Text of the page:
Sharp Family History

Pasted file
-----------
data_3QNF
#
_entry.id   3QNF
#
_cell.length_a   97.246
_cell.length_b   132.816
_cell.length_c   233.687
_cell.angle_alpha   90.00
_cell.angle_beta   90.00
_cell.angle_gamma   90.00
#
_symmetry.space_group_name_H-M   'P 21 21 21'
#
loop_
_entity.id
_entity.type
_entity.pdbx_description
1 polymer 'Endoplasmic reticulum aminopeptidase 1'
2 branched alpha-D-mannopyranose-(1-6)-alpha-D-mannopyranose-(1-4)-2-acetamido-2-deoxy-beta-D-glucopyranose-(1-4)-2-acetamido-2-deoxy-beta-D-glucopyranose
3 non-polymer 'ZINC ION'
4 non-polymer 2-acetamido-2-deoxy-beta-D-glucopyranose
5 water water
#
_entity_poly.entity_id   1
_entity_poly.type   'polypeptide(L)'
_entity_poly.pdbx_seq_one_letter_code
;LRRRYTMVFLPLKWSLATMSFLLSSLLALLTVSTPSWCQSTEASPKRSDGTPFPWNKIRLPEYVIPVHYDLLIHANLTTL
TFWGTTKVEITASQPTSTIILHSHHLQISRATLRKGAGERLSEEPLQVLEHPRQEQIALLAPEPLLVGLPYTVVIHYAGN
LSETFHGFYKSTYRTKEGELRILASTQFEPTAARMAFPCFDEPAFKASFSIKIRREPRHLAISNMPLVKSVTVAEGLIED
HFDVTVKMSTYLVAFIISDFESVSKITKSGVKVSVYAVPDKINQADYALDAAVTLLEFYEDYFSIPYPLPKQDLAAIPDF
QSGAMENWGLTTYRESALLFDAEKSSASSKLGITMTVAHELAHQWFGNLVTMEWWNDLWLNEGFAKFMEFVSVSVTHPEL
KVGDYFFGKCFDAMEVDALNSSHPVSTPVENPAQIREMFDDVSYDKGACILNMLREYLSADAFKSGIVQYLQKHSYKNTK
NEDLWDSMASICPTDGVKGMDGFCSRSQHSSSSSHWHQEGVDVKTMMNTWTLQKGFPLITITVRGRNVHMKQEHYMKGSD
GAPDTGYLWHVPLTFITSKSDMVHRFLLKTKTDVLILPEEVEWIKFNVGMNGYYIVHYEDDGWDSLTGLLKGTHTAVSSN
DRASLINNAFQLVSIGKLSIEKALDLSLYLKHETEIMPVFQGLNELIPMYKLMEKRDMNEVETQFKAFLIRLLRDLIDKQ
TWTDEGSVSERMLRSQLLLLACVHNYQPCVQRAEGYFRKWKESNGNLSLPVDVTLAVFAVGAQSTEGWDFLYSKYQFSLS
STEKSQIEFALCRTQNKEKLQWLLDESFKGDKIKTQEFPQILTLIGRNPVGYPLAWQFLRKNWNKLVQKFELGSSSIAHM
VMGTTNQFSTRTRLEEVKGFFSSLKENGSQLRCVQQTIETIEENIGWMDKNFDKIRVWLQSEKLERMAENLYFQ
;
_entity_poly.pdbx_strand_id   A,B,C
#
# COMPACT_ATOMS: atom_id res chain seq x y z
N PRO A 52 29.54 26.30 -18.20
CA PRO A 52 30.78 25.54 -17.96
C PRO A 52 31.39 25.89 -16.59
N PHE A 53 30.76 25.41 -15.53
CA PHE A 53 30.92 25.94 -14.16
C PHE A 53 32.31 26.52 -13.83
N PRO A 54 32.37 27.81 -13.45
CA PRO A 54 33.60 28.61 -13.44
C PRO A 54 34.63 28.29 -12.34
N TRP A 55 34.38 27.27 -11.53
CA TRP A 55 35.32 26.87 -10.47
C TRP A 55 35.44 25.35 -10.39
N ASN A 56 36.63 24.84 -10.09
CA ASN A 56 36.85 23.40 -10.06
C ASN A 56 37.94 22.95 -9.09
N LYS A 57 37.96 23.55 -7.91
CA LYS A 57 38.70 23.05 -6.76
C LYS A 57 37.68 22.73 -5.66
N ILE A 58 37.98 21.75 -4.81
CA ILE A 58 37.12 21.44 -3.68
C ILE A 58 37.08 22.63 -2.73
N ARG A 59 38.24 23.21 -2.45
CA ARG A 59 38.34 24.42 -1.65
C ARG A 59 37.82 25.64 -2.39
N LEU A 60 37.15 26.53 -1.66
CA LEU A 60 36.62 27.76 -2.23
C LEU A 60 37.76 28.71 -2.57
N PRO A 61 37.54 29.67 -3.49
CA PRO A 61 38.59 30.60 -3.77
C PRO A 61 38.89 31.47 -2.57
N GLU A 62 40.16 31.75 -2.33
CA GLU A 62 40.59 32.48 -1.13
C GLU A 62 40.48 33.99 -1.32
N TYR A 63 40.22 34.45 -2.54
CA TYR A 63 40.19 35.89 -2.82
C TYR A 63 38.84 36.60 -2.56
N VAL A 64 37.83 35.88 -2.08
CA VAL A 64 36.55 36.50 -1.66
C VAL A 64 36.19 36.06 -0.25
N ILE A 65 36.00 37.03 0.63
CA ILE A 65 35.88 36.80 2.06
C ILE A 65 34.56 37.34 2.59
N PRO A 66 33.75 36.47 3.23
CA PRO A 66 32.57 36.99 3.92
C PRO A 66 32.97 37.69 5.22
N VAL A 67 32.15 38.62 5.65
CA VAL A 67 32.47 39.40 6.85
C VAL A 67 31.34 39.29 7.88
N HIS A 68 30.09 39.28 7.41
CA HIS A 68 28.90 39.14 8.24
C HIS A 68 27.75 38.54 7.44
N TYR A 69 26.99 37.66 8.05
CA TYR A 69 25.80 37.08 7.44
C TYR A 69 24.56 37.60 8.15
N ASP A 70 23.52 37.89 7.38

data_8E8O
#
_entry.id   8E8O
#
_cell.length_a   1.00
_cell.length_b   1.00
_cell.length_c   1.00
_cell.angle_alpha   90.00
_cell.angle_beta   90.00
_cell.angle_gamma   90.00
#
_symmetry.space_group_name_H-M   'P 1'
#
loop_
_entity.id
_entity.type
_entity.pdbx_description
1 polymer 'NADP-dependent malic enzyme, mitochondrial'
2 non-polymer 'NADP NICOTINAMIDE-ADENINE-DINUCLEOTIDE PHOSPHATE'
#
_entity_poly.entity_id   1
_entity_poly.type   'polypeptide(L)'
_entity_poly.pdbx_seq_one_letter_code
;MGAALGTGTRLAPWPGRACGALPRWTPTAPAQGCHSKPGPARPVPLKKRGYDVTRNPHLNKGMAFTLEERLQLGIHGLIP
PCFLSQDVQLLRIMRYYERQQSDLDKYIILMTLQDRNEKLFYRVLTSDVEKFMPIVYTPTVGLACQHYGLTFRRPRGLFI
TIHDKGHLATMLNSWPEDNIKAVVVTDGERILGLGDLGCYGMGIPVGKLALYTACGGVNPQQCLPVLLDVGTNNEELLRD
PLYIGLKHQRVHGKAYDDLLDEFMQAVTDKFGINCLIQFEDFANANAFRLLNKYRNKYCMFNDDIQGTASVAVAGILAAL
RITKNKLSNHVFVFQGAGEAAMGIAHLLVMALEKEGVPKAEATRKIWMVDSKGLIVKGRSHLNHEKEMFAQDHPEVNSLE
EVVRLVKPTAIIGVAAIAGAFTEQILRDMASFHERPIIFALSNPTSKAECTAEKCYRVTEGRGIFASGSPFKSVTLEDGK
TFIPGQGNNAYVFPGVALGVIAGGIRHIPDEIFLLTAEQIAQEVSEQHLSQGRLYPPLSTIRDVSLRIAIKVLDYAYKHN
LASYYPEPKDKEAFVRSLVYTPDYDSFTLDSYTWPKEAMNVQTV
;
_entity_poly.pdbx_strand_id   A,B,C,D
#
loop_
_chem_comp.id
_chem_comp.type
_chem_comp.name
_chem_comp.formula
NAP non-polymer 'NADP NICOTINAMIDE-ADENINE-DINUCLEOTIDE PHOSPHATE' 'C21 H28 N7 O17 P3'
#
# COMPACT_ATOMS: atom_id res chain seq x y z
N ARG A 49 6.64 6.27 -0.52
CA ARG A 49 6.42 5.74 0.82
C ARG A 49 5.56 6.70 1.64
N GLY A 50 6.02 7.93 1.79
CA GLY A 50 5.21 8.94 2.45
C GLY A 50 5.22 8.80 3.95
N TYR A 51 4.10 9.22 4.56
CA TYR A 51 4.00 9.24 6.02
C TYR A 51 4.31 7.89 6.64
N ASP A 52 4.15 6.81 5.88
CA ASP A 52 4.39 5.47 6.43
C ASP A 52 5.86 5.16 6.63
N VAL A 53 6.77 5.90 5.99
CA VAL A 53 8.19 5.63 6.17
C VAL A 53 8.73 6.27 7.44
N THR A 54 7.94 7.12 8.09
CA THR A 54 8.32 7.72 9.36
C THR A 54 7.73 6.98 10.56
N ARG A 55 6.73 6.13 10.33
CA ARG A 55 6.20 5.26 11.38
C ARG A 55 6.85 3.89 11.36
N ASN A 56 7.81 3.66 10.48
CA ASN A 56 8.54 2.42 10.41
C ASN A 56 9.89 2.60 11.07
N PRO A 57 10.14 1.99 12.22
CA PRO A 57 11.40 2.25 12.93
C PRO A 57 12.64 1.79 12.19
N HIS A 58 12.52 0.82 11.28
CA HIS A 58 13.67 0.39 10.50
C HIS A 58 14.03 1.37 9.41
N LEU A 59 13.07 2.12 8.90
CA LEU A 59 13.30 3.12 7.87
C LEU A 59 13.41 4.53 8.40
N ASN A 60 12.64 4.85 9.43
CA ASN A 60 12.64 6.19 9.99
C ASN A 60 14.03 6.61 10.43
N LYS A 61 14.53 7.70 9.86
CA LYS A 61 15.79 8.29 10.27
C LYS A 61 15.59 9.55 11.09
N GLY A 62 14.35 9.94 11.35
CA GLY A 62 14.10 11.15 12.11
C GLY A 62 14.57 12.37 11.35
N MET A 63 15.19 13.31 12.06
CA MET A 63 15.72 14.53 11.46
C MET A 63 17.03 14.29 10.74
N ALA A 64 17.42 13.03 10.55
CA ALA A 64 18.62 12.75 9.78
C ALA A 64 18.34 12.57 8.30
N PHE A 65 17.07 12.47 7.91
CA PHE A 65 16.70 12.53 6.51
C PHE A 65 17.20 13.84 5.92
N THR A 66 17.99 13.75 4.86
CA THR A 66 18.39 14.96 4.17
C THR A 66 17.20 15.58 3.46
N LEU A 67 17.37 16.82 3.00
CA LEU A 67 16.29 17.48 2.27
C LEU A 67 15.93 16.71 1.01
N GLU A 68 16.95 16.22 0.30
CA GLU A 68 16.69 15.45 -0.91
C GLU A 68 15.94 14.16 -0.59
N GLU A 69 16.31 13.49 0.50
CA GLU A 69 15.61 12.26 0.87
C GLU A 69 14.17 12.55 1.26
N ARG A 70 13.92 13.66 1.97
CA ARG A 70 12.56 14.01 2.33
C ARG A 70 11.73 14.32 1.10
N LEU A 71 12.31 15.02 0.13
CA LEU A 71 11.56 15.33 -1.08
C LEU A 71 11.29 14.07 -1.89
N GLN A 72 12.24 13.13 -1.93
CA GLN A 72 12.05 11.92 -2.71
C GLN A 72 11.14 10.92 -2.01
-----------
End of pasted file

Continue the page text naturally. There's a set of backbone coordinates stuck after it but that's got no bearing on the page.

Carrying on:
History of the Sharp Family of West Virginia by Robert M. Sharp, March 5, 1994 Surnames came into use around the twelfth century in the British Isles, when William’s son became Williamson and John the blacksmith became John Smith. Aside from obvious contractions, other names were given to physical and personality characteristics. Sharp was said to come from quality of mind as did Good, Quick, Wise, etc. The Sharp family is Anglo-Saxon in origin, coming to Britain from what is now Germany or France before the tenth century. In England, the Hundred Rolls of 1273 lists three Sharps (spelled Scharpe). The spelling implies the Saxon origin. The differences in spelling depended on the phonetics of the clerk doing the recording. In England the trailing “e” is most common, while in Scotland the name is spelled without the “e”. The Scots are very thrifty and would not spend an extra “e” without good reason. After the Hundred Rolls there are only scattered reports of the name for the next two hundred years, but the major Sharp lines can now be traced back to 1470 and the War of the Roses in England. I’ll try not to give you too many history lessons as doing it yourself is most of the fun in family research; however, I will tell you that the Dukes of York and Lancaster were fighting over the crown of England and the Sharps in Little Horton were caught in the middle. The village of Little Horton is now part of the industrial city of Bradford. The war scattered the family into three branches. One group led by James Sharp went north into Scotland. Christopher Sharp took another contingent into the Bristol area of western England and the remainder toughed it out in Yorkshire and is still there today. Lines of descent are spotty for the next two centuries and are heavily influenced by the religions of the areas involved. John Knox turned the Scots into Presbyterians, George Fox made the Bristol (Tetbury) tribe into Quakers and the Yorkshire group remained Catholic or became Anglican. This is helpful information in following the migration to America. My interest in the Sharp line came about when my first son, Daniel, was born in 1962 and Nearah Sharp, an aunt, recited our descent from another Daniel Sharp born after the American Revolution. As I studied the descent, there were assumptions that bothered me. Namely, the connection between a poor Presbyterian Virginia family, and a wealthy Quaker Pennsylvanian one, and an apparent generation gap in the connection. So, I started my own investigation that has consumed hundreds of hours—but has given me much pleasure in the process. Let’s start from the bottom up. My father was Vernon Sharp, born March 28, 1900, in Branchland, West Virginia. He had no middle name. My generation is the first to have middle names. Vernon’s father was Otto Sharp, born September 30, 1870, in a lumber camp where the Cabell County Courthouse in Huntington, West Virginia now stands. Otto’s father was Thomas Sharp, Civil War survivor of Andersonville Prison and the Sultana steamboat disaster, who was born in Warm Springs, Virginia January 15, 1840. The father of Thomas Sharp was Robert, born July 1, 1811 near Frost, West Virginia. His father was Daniel, son of John Sharp, a pioneer settler of Pocahontas County, West Virginia. This is about all that we know for certain. The family arrived at Frost in 1802 and was staunchly Presbyterian. They were part of the Scotch-Irish wave of immigration that settled western Virginia in the last part of the eighteenth century. Scotch-Irish means that the Scots may have made an intermediate stop in Ireland before coming to America. A major Scotch-Irish settlement came from a grant made by Governor ***** after 1736 called the Beverly Manor. This was located in what was then Augusta County near present day Staunton, Virginia. Detailed Augusta County records were compiled by Lyman Chalkley into a chronicle of the Scotch-Irish in Virginia. In that chronicle is a record of adoption for four orphans, who were children of John and Margery Sharp. Two boys, William, born 1744, and John, born 1746, are of direct interest. It is pretty well established that William became an Indian scout and revolutionary soldier and was the pioneer settler of Huntersville, West Virginia, near Marlinton, in 1773. This is only 10 miles from Frost. John isn’t as easy to trace. There is a John Sharp in the 1782 census in Greenbrier County. Pocahontas County was later created out of parts of Augusta, Bath, and Greenbrier counties. The John Sharp of Frost came from Rawley Springs, Rockingham county and was reputed to be William’s nephew. Rawley Springs is near Staunton. The Scotch-Irish of Beverly Manor were led by John Craig, who had ministered to the Scots in New Jersey near Philadelphia and who baptized the Sharp children. New Jersey had three prominent Sharp families in the early eighteenth century, but two of these were Quaker and their histories are well documented. Anthony Sharp of Tetbury and Ireland owned nearly one-third of New Jersey at one time. Both families produced judges and legislators. Samuel Sharp was a member of the Continental Congress. Only the poor Presbyterians had reason to risk the wilderness. This Scottish line stems from two brothers, John and George Sharp, born in Aberdeen, Scotland, that came to American in 1684 as indentured servants. They were from the Presbyterian St. Nicholas parish and were sons of Andrew Sharp and Helen Henry. Patrick Henry descended from Helen’s family. John Sharp, the immigrant, was a carpenter, who served his indenture and then lived and worked in Manhattan when it was just a village port. His home was in the same block with Captain Kidd and his property tax bill for 1697 was one fathom of white wampum raised in support of the poor. He must have tired of crime and high taxes as he soon moved back to Perth Amboy where his son John eventually produced John III and Matthew. Circumstantial evidence points to John the third as being father of the Staunton orphans that eventually settled Pocahontas County, West Virginia. Aberdeen had several Sharp families by the time that John and George immigrated. The most famous is that of James Sharp, Archbishop of St. Andrews and leading church authority of Scotland. He was imprisoned by Oliver Cromwell in the Tower of London and upon release was instrumental in restoring Charles II to the throne of England. In 1679 James Sharp was ambushed on the moors and murdered by radicals opposed to Charles. James Sharp descends from his grandfather, David Sharp, a leading merchant of Aberdeen and his father, William, who was Sheriff-Clerk of Banffshire. James was born in the castle and his mother was Isabell Lesley, daughter of a prominent baron. Our line ties in there somewhere, but we don’t know where at this time. A descendant of the archbishop, General William Sharp, traces the family back to Little Horton. If it is established that we descend from David or his brother, then we will have a fairly solid lien back to 1450. The descent goes like this: 1. James Sharp of Little Horton came to Bullhill in Perthshire in the reign of King James III of Scotland around 1470. 2. His son Patrick was the baron of Bullhill in the time of James IV and V of Scotland. 3. Patrick’s son James died before 1550 in the reign of Mary, Queen of Scots. 4. James’ son John succeeded his grandfather as baron of Bullhill and had two sons, James and David. 5. David Sharp, who as younger brother of James didn’t inherit, made his way to Aberdeen. 6. There are two generations missing here as David was born around 1570 and Andrew around 1635. 7. (6 &7) 8. Andrew’s 1659 marriage and family is well documented in parish records. 9. John the immigrant was christened November 20, 1664. 10. The immigrant’s son, John was the first American Sharp born about 1690 in Perth Amboy, New Jersey. 11. John the third moved to Beverly Manor about 1740. 12. John the fourth was the orphan born 1746. 13. John the fifth married Margaret Blaine, daughter of prominent Rawley Springs Presbyterian minister. John moved his large family to Frost in 1802 and there is some census evidence that his father came along. 14. Daniel was one of twelve children. Six girls, six boys. He married Peggy Palmer October 2, 1804, with Daniel Blain as minister. Pocahontas history has him moving to Leading Creek, Lewis County sometime between 1837 and 1850. The 1850 census lists him as a mechanic and we think he may have followed the railroad west. 15. Daniel’s son Robert moved to New Martinsville, Wetzel County just before the Civil War. He died June 24, 1892 and we recently discovered his gravestone in Williams Cemetery buried under a yucca plant laced with poison ivy. 16. Thomas joined the Union Army at Parkersburg, and after the war conducted sawmill operations along the Ohio River as did his brother James in New Martinsville. Thomas died July 28, 1922 and is buried in Hatfield Cemetery at Inez, West Virginia. 17. Otto, like his family before him, worked with lumber and settled five miles south of Barboursville. He died September 20, 1967, just ten days short of 97 years and is buried in Ridgelawn Cemetery, 3 miles west of Barboursville. 18. Vernon spent his life in an automobile business and died in 1993 at the age of 93. He is buried at Oaklawn Cemetery north of Barboursville. 19. As number 19, I have two sons, Daniel Robert and David Vernon, with Daniel’s son Austin Robert, born October 10, 1991, the only male Sharp in the twenty-first generation of the line from Little Horton to Barboursville. Little Horton produced a number of successful Sharps. While James Sharp was famous as a Presbyterian leader, John Sharp became the Anglican Archbishop of York and his likeness is memorialized on the east wall of the York Minster. He was noted as a lecturer and the statue incorporates his fondness for delivering sermons out-of-doors with his love of books—notably the Bible and Shakespeare. Another Yorkshire John Sharp became a Roman Catholic Divine and Abraham Sharp, a contemporary and close relative of Archbishop John Sharp was renowned as a royal mathematician and astronomer. In America, Walter Benoa Sharp drilled the famous Spindletop, Texas oil well and his Producers Oil Company later merged into Texaco. He collaborated with Howard Hughes senior on a rotary drill bit through Sharp-Hughes Tool Company that later became the source of Howard R. Hughes fortune. Now for the puzzles: Where is Daniel Sharp buried and when and where was be born? He was married in 1804 in Rockbridge County, later owned land in Pocahontas County and moved to Lewis County before 1850. His son Robert ends up in Wetzel County before 1860. Did Robert join Daniel or only leapfrog him? It would be nice to know more! John, the orphan is a mystery. There are lots of John Sharps in Virginia in the late eighteenth century and it’s hard to sort them out. The Pocahontas history of Price says that John of Frost was a native of Ireland, but he also says that he was the nephew of William and it is well known that the two large Sharp families did not intermarry! William was definitely born in Virginia as attested by military records. It isn’t likely that John, the orphan, had John, of Frost, in Ireland! More research is needed on our ties to the Aberdeen family. St. Nicholas Parish records show a number of marriages and christenings going back to 1570. The Lesleys were prominent in the congregation, with more than one marrying Sharps, including the archbishop’s mother. There were 225 Sharp entries in the Aberdeen Phone book in 1992. In 1684, it was a small fishing village and the Sharps in a single congregation had to be related within a couple of generations. Today that church stands in the shadows of downtown Aberdeen, a major oil producing city. Genealogy is an open ended science—never complete—and I would challenge present and future generations to add to the body of knowledge.